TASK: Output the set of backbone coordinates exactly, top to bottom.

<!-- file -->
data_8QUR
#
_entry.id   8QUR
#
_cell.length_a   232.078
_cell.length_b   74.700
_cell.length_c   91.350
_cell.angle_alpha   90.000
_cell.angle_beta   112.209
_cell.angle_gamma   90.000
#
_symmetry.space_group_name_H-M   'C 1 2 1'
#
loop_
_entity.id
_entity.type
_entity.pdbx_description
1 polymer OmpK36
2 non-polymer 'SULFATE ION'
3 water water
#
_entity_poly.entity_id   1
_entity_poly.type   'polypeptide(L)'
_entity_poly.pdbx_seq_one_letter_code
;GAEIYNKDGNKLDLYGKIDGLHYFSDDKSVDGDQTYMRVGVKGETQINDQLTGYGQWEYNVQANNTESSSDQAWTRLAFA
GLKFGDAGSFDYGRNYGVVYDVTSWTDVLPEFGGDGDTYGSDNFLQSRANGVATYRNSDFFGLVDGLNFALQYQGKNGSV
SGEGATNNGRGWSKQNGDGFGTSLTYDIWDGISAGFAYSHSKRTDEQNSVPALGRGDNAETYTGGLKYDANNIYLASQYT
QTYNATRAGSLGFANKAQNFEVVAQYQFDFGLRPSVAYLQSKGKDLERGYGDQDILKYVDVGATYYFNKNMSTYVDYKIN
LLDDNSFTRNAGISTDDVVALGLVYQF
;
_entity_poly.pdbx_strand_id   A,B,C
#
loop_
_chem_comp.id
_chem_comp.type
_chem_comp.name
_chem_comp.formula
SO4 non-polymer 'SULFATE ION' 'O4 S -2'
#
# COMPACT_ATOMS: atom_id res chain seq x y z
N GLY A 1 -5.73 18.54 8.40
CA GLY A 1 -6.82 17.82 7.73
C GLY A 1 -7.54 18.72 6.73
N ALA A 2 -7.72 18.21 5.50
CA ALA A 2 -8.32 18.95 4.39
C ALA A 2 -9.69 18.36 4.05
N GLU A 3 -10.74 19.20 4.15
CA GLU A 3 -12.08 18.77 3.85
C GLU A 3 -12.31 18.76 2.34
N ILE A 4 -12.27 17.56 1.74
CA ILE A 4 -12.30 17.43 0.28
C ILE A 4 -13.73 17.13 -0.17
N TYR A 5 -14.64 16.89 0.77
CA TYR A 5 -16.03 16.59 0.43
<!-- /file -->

data_8QUR
#
_entry.id   8QUR
#
_cell.length_a   232.078
_cell.length_b   74.700
_cell.length_c   91.350
_cell.angle_alpha   90.000
_cell.angle_beta   112.209
_cell.angle_gamma   90.000
#
_symmetry.space_group_name_H-M   'C 1 2 1'
#
loop_
_entity.id
_entity.type
_entity.pdbx_description
1 polymer OmpK36
2 non-polymer 'SULFATE ION'
3 water water
#
_entity_poly.entity_id   1
_entity_poly.type   'polypeptide(L)'
_entity_poly.pdbx_seq_one_letter_code
;GAEIYNKDGNKLDLYGKIDGLHYFSDDKSVDGDQTYMRVGVKGETQINDQLTGYGQWEYNVQANNTESSSDQAWTRLAFA
GLKFGDAGSFDYGRNYGVVYDVTSWTDVLPEFGGDGDTYGSDNFLQSRANGVATYRNSDFFGLVDGLNFALQYQGKNGSV
SGEGATNNGRGWSKQNGDGFGTSLTYDIWDGISAGFAYSHSKRTDEQNSVPALGRGDNAETYTGGLKYDANNIYLASQYT
QTYNATRAGSLGFANKAQNFEVVAQYQFDFGLRPSVAYLQSKGKDLERGYGDQDILKYVDVGATYYFNKNMSTYVDYKIN
LLDDNSFTRNAGISTDDVVALGLVYQF
;
_entity_poly.pdbx_strand_id   A,B,C
#
loop_
_chem_comp.id
_chem_comp.type
_chem_comp.name
_chem_comp.formula
SO4 non-polymer 'SULFATE ION' 'O4 S -2'
#
# COMPACT_ATOMS: atom_id res chain seq x y z
N GLY A 1 -5.73 18.54 8.40
CA GLY A 1 -6.82 17.82 7.73
C GLY A 1 -7.54 18.72 6.73
N ALA A 2 -7.72 18.21 5.50
CA ALA A 2 -8.32 18.95 4.39
C ALA A 2 -9.69 18.36 4.05
N GLU A 3 -10.74 19.20 4.15
CA GLU A 3 -12.08 18.77 3.85
C GLU A 3 -12.31 18.76 2.34
N ILE A 4 -12.27 17.56 1.74
CA ILE A 4 -12.30 17.43 0.28
C ILE A 4 -13.73 17.13 -0.17
N TYR A 5 -14.64 16.89 0.77
CA TYR A 5 -16.03 16.59 0.43